Shingle buckling Article by Dave Logan

Plywood and oriented strand board (OSB) used for roof sheathing leave the mill at around 4% to 6% moisture. Panels are banded together into stacks and wrapped in plastic before being shipped to distribution lumber yards and finally to local lumber yards. From there, a stack is trucked to a jobsite and installed on a roof.


Before shingles are applied,  sheathing panels should be allowed to aclimate to the jobsite environment in which the moisture vapor content of the air (humidity) will be higher than that of the panels (pretty much all jobsites). Panels should be allowed to reach equilibrium moisture content (EMC) with the jobsite environment before shingles are applied. Otherwise...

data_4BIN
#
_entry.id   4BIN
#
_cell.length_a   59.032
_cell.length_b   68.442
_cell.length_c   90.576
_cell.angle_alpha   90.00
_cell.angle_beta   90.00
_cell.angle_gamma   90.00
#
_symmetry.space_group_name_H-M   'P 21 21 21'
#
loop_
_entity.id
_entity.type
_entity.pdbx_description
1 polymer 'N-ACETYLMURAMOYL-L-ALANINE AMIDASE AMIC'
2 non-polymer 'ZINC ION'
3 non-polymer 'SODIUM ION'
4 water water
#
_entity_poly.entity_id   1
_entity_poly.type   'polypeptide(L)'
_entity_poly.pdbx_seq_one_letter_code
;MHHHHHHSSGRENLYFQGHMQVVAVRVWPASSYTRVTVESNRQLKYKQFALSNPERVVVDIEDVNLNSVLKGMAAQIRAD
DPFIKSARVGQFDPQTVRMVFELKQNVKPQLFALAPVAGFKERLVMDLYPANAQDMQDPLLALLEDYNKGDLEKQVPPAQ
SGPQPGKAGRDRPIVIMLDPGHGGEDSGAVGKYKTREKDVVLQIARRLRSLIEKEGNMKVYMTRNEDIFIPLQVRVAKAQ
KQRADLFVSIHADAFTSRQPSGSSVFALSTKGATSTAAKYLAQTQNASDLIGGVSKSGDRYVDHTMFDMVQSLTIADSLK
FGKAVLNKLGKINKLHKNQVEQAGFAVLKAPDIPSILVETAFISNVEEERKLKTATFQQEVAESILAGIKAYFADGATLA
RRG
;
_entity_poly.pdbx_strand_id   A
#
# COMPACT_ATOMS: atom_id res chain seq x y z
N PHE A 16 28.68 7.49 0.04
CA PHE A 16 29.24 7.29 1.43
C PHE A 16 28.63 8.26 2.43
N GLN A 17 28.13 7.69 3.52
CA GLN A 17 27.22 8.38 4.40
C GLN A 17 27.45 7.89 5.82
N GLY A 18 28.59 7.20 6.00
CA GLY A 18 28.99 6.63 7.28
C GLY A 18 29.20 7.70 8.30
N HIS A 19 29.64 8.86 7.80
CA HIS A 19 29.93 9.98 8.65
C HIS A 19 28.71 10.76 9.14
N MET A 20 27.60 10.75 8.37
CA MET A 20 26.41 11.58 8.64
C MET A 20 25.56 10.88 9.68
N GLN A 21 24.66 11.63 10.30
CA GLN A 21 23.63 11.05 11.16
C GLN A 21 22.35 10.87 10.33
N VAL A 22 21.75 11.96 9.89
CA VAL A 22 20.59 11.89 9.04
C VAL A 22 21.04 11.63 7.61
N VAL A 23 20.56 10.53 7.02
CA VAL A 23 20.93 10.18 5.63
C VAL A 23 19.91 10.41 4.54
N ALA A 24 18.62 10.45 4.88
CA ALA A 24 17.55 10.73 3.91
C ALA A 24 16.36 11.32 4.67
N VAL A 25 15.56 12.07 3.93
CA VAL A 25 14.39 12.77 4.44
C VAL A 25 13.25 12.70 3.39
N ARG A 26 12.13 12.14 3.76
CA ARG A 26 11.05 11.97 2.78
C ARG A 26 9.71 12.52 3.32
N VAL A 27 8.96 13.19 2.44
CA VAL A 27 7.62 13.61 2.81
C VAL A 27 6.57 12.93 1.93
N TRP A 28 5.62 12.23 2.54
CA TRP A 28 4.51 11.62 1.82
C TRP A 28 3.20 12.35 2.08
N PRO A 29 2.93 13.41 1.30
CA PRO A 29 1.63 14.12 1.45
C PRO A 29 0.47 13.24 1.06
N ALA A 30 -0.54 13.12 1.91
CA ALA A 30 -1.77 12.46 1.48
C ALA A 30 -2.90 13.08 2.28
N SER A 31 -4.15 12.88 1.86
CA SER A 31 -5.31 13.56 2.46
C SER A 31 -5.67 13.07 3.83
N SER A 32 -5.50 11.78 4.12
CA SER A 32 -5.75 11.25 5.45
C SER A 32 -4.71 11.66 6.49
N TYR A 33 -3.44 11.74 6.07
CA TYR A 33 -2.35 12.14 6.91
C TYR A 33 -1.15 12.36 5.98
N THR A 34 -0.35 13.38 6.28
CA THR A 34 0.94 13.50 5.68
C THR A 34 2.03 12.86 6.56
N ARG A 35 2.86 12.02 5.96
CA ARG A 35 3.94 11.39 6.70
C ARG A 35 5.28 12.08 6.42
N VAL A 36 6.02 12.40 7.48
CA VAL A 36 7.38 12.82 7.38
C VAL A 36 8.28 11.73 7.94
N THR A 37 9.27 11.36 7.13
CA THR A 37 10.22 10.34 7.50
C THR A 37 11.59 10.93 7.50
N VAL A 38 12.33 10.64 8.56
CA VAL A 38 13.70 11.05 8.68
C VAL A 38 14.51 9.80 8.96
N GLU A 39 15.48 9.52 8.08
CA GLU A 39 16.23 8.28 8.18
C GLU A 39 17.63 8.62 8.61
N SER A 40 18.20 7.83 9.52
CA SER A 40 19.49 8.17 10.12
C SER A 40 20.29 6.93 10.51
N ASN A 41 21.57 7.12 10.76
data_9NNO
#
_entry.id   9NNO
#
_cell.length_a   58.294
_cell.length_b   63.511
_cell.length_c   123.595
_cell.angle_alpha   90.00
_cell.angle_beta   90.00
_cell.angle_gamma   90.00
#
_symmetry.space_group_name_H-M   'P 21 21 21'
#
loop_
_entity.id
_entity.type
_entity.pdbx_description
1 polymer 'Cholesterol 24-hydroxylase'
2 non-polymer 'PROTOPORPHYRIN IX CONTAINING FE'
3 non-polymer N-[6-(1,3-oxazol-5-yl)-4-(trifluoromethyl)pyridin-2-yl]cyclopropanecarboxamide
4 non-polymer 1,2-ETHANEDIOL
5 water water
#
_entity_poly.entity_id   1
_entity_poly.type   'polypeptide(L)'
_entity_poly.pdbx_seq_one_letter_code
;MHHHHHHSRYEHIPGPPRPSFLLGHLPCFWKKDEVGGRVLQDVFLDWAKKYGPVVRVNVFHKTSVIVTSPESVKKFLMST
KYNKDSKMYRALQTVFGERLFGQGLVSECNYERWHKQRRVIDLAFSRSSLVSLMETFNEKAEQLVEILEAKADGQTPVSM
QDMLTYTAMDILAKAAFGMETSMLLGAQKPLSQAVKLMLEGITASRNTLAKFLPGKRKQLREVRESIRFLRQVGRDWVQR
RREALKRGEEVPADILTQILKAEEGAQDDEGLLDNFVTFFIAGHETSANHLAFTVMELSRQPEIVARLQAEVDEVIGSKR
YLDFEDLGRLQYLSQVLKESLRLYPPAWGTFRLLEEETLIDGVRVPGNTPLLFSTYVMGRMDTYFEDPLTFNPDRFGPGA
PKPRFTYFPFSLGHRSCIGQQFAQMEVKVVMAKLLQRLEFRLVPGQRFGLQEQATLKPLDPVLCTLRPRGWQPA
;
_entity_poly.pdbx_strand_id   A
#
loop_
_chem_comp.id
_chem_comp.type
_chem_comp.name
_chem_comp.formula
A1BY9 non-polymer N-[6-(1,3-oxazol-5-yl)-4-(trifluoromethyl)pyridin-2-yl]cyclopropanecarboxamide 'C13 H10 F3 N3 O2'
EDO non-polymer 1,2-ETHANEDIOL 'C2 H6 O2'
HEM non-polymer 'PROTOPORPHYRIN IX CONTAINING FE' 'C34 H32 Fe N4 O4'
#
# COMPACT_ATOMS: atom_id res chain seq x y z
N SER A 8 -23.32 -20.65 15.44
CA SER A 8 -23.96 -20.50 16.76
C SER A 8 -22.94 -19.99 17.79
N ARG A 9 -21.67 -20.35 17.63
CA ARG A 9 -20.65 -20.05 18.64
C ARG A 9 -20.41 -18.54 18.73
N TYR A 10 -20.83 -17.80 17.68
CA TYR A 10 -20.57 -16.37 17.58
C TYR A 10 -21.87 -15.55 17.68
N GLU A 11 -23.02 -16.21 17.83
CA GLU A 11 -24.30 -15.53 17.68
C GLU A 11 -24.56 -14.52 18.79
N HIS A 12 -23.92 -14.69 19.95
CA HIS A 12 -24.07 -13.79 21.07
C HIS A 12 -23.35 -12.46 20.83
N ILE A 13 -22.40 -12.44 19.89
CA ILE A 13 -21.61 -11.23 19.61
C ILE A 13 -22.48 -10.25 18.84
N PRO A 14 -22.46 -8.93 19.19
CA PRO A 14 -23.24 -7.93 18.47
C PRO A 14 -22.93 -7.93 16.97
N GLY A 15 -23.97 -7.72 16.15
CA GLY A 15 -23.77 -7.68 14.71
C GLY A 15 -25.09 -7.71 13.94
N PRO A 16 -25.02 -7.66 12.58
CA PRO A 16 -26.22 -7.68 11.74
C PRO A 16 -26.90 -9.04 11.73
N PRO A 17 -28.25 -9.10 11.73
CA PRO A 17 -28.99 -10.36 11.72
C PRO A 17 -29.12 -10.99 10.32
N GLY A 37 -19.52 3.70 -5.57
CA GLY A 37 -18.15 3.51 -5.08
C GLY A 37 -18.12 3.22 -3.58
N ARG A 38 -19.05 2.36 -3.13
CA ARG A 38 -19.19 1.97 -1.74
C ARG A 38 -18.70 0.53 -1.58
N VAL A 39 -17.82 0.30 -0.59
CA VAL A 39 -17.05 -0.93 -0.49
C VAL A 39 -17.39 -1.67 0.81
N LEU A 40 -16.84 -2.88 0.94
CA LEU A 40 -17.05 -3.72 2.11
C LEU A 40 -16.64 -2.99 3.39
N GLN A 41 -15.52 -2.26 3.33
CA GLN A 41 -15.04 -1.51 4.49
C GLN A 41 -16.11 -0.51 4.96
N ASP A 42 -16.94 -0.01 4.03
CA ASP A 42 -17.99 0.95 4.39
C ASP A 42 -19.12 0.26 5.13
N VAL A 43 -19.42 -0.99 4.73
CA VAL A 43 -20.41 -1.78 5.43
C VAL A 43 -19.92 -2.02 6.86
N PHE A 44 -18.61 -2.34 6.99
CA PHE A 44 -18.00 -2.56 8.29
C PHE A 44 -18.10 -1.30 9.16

As they absorb moisture from the air, panels will expand slightly and the spaces between panels will shrink. If shingles are installed before panels have acclimated, as panels expand, shingles will buckle upward above panel joints. Because more expansion occurs along the long axis of the panels, buckling will be more prominent at vertical panel joints.

Note: this condition is not caused by swelling of panel edges, but by expansion of each entire panel.

Although correction is not cost effective, this condition is mostly cosmetic. Buckled shingles will be more vulnerable to impact from hail and foot traffic.